Charles W. Colson, self-described "hatchet man" for Richard M. Nixon and a key figure in the Watergate scandal who experienced a dramatic conversion to born-again Christianity, has been awarded the Templeton Prize for Progress in Religion.

The prize, named after financier John Marks Templeton, is worth more than $1 million this year. It aims to do for religion and spirituality what the Nobel prizes do for science, medicine and literature.

Colson joins a distinguished list of previous prize winners, including Mother Teresa; Brother Roger, founder of the ecumenical Taize Community in France; Alexander Solzhenitsyn; the Rev. Billy Graham; and Professor Charles Birch, a theoretician of the relationship between science and faith.

In choosing Colson, founder of Prison Fellowship, the international panel of judges gave recognition to a classic American religious conversion from reprobate to believer, a genre chronicled in personal testimonies dating to the Great Awakening of the mid-18th century.

"When I first learned of this award, I did not feel a sense of exultation," Colson said in a statement. "I was instead driven to my knees, humbled and grateful to the Lord Jesus Christ, whom I serve.

"By God's grace He has chosen to take a person from the shame and disgrace of Watergate and prison and use him to build a prison movement in 54 countries."

Colson established Prison Fellowship, an outreach program designed to bring the Christian message to inmates, with royalties from his 1976 autobiography, "Born Again: What Really Happened to the White House Hatchet Man."

Colson, 61, a native of Boston, gained national notoriety working for the Nixon campaign in 1968 and, after the election, as special counsel to the president.

In the Nixon White House, infamous for its take-no-prisoners, no-holds-barred approach to politics and governing, Colson was among the most ferocious, a king of the "dirty tricks" approach to campaigns.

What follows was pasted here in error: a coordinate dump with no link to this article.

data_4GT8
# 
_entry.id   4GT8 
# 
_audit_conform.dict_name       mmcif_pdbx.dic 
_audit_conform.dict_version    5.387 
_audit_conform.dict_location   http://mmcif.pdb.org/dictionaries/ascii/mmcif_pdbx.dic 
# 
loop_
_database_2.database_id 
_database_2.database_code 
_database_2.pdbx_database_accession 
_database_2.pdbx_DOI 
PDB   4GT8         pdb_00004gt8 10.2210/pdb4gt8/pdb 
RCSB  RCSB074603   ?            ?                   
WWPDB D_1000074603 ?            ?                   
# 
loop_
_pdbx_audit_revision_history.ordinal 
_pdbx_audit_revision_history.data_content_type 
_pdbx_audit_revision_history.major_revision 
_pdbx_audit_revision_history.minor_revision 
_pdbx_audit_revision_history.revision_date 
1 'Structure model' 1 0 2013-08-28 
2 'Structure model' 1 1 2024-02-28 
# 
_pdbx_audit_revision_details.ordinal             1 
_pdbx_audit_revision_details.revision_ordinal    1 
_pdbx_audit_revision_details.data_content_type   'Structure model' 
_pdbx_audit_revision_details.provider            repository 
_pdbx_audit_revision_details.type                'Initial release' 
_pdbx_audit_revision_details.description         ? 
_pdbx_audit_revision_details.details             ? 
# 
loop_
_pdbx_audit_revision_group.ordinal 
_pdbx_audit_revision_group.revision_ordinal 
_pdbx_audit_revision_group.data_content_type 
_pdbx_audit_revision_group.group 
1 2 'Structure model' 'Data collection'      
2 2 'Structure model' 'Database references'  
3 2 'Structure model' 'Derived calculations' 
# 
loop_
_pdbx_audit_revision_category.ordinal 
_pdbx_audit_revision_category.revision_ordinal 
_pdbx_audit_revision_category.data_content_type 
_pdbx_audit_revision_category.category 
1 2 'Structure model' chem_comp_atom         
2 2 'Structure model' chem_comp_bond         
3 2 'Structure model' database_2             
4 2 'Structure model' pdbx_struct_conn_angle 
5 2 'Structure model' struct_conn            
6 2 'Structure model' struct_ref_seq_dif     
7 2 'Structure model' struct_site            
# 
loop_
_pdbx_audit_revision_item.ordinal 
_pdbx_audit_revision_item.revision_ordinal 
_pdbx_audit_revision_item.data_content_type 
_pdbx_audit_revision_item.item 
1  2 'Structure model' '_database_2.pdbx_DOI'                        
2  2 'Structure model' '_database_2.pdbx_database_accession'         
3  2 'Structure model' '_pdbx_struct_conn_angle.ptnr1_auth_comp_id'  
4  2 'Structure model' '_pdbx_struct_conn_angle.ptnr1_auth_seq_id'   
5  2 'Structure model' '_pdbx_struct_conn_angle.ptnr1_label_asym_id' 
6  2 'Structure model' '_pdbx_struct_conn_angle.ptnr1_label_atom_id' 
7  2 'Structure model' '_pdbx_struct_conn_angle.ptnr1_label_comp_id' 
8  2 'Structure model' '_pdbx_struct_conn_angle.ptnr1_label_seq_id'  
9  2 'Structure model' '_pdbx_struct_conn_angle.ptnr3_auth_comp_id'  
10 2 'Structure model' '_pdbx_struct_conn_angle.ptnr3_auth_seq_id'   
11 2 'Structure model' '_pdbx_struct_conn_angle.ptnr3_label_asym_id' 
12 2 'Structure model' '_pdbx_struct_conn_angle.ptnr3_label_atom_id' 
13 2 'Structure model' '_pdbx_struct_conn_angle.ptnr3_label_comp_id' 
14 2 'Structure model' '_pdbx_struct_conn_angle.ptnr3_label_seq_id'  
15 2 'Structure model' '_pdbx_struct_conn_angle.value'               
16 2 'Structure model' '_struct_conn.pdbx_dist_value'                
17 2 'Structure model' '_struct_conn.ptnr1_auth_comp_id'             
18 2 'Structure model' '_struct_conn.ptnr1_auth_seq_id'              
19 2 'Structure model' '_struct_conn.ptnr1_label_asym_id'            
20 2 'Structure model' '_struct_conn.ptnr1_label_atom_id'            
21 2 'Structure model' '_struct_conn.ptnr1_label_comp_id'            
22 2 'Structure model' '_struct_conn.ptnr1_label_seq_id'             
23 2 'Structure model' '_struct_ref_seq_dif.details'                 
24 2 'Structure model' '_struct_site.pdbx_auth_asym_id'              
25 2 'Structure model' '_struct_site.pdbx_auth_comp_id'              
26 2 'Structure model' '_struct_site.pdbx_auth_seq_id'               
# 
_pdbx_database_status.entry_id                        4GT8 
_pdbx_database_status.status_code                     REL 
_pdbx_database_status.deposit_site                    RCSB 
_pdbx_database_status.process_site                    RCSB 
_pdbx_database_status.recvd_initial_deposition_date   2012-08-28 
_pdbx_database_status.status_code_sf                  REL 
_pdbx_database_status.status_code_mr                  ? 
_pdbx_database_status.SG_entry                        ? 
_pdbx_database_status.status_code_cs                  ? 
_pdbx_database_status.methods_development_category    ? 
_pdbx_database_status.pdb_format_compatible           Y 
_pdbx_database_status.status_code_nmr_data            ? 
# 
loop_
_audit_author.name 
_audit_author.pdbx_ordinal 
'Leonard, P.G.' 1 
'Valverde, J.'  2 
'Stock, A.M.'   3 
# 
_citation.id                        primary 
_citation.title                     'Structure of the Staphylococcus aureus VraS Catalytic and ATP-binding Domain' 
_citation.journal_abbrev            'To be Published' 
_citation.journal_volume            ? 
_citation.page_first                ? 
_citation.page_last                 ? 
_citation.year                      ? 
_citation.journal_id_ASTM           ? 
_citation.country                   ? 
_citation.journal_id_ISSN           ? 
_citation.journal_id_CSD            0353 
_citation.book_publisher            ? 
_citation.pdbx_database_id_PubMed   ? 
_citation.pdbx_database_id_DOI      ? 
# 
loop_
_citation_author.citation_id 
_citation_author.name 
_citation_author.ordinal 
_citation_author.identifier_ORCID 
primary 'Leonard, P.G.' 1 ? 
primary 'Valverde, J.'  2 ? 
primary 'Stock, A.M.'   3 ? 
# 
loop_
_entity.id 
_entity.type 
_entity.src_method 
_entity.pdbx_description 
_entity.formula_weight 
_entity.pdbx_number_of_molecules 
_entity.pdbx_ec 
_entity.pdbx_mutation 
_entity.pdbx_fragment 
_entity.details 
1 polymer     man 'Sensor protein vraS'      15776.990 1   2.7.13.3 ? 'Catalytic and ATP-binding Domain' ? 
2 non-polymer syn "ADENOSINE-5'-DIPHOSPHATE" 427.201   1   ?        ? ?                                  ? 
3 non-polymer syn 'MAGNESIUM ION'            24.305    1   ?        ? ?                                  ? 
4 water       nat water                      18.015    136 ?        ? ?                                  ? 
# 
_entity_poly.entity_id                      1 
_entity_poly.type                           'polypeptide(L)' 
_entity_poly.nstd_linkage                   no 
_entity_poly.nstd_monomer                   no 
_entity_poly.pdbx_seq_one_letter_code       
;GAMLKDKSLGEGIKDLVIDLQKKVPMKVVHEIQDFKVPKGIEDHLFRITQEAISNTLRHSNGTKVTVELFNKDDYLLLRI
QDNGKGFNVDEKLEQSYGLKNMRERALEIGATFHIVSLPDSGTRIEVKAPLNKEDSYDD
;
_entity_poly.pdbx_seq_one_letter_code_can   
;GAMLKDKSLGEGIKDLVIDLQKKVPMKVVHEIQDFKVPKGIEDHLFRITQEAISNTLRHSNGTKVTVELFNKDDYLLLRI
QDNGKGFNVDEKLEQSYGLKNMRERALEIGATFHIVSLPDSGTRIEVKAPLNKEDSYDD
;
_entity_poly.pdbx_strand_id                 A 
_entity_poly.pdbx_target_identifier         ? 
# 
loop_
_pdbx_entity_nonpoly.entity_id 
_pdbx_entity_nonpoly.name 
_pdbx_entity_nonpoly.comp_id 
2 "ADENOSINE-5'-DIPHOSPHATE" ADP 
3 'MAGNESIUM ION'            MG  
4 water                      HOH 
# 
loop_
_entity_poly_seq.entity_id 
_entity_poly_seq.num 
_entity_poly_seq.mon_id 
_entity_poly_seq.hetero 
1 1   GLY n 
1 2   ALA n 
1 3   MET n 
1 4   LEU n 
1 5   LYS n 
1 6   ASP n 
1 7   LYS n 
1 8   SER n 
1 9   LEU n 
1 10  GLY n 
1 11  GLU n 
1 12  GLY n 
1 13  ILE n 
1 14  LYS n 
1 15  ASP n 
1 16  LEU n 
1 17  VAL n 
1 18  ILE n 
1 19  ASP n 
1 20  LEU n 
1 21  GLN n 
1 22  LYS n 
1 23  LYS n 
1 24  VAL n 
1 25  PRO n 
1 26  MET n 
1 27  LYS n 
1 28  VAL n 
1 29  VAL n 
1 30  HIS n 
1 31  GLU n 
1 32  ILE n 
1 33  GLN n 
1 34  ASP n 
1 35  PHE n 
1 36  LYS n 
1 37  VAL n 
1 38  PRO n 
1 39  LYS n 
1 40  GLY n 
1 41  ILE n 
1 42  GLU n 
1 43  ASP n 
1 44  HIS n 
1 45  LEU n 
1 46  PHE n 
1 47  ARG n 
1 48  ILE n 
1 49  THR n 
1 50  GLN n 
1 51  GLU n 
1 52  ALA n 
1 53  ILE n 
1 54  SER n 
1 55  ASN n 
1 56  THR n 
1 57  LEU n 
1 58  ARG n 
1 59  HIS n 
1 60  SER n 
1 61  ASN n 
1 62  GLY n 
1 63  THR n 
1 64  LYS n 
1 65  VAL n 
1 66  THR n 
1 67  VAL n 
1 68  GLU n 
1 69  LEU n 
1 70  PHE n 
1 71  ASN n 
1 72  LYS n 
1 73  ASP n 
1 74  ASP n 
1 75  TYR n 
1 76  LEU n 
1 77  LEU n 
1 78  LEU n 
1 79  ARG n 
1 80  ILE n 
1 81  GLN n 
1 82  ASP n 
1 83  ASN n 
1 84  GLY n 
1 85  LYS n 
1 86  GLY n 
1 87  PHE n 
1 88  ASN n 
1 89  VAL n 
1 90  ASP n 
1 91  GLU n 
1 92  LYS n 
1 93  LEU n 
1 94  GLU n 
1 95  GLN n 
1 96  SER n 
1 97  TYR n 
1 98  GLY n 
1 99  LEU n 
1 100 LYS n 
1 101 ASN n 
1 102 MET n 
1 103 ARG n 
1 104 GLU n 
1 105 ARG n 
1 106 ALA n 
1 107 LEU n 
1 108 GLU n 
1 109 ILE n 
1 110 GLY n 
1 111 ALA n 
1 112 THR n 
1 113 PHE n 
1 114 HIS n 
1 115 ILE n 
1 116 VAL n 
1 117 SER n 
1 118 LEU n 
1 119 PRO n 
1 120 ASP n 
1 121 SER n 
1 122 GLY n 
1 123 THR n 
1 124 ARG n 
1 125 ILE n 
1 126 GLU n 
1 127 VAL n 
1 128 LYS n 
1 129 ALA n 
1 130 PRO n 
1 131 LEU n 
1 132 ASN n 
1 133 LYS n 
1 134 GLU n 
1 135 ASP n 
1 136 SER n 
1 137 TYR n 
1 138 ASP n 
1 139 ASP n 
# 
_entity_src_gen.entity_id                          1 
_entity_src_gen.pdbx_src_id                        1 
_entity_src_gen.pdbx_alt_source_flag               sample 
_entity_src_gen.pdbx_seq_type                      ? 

Among his better-known activities was the 1971 leaking to the media of a secret FBI report meant to discredit Daniel Ellsberg, the anti-war activist affiliated with a think tank who provided the Pentagon Papers to the New York Times. The papers contained secret information about U.S. involvement in Vietnam and revealed some of the doubts behind officials' public facade of confidence.

In 1973, as the White House effort to cover up the Watergate scandal unraveled, Colson resigned.

On Aug. 12, 1973, according to Colson, he had a "born again" religious experience after hearing the personal testimony of Tom Phillips, who would go on to become the chairman of Raytheon Corp.

In 1974, Colson was charged in the Watergate and Ellsberg conspiracy cases, but prosecutors were unaware of his role in leaking the secret documents to the media. In an effort to square his newfound Christianity with his past, he confessed to prosecutors that he was the source of the leak. In June 1974 he pleaded guilty to an obstruction-of-justice charge and was sentenced to a 1-to-3-year prison term.

On July 8, Colson began serving his prison term, but seven months later, on Jan. 31, 1975, he was released from prison because of "serious family difficulties."

Since then, Colson has been an active advocate of several controversial prison reform proposals, including alternative sentencing for nonviolent offenders; establishment of other ministries, including programs to aid victims of crime; and expansion of the Prison Fellowship program overseas.

The Prison Fellowship movement now includes a staff of 280 members and about 50,000 volunteers in the United States.